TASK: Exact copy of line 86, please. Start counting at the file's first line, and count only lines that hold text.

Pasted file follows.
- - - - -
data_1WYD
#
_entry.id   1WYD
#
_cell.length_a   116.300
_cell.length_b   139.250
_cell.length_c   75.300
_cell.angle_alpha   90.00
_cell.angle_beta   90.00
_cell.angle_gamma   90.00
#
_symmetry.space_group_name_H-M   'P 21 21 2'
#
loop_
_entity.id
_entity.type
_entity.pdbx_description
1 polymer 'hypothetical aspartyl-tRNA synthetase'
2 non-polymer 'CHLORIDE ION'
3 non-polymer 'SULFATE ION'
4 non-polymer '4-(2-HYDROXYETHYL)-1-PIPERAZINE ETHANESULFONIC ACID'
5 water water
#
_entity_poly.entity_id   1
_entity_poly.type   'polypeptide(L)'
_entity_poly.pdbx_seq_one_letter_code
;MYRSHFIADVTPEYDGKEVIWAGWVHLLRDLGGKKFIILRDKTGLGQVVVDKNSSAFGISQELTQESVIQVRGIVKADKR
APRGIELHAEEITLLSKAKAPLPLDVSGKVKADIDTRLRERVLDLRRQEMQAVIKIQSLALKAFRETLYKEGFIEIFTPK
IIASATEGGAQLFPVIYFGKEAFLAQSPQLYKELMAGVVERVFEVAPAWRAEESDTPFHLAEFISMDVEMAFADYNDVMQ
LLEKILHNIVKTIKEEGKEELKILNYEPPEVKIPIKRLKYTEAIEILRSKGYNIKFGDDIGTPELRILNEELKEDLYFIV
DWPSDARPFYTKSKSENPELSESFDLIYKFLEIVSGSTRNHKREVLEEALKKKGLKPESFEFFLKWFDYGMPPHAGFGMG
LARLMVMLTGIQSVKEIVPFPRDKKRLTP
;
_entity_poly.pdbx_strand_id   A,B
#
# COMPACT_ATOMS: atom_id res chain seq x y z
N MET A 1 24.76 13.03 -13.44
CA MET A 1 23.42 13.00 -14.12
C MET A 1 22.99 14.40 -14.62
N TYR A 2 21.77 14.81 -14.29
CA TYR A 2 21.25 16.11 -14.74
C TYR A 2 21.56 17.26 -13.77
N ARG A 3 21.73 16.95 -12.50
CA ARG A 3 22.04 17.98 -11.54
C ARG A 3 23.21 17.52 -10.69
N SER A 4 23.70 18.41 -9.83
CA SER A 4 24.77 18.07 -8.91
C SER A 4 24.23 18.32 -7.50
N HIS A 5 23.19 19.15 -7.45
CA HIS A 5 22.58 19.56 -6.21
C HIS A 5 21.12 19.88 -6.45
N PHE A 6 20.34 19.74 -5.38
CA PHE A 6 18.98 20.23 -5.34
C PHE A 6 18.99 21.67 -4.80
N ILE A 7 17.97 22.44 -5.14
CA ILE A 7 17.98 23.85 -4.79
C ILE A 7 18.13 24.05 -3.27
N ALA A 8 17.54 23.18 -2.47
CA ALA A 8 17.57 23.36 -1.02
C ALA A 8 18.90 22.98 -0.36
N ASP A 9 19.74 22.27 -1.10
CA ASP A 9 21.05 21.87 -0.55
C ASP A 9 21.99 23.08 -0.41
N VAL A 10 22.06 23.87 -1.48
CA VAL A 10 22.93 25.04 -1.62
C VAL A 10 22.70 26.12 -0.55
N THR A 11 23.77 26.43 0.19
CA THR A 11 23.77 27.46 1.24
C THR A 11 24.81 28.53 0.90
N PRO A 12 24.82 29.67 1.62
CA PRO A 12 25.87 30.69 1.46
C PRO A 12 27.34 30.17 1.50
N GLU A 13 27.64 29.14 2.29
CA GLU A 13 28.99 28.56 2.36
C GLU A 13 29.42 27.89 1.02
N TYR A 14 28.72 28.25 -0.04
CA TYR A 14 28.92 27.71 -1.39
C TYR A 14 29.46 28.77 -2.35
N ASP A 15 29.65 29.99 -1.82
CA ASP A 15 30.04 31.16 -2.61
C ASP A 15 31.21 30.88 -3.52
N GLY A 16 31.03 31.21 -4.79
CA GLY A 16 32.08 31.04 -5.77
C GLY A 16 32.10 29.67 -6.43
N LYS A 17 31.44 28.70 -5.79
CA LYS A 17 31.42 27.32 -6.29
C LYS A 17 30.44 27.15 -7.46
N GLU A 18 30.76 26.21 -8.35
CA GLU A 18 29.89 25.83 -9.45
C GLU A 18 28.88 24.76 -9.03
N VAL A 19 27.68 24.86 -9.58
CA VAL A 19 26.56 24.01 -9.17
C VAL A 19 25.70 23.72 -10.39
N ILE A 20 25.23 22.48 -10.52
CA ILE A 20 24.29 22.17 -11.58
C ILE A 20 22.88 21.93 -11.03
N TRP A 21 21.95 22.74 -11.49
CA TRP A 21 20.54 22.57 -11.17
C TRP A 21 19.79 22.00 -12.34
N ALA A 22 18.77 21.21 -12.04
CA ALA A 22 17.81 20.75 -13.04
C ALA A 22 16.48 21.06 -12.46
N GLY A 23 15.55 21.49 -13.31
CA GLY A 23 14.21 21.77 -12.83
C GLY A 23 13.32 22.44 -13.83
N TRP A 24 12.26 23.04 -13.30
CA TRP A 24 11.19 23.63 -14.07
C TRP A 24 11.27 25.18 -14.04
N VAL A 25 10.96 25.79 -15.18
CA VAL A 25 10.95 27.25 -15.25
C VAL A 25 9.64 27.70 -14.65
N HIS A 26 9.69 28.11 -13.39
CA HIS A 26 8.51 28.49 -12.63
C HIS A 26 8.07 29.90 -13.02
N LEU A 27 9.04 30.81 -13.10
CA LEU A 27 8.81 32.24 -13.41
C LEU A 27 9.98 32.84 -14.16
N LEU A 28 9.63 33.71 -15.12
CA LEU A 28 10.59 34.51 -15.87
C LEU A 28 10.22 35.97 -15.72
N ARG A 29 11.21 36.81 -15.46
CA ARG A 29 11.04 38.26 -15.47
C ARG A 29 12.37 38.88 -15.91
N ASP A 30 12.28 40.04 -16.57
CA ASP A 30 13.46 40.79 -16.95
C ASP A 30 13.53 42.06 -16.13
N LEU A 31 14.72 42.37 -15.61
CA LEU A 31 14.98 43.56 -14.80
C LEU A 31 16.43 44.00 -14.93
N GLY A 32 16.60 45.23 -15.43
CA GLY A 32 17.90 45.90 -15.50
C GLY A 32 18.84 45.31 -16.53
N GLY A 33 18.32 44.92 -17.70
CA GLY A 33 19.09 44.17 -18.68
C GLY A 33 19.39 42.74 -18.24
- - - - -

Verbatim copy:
CA LYS A 17 31.42 27.32 -6.29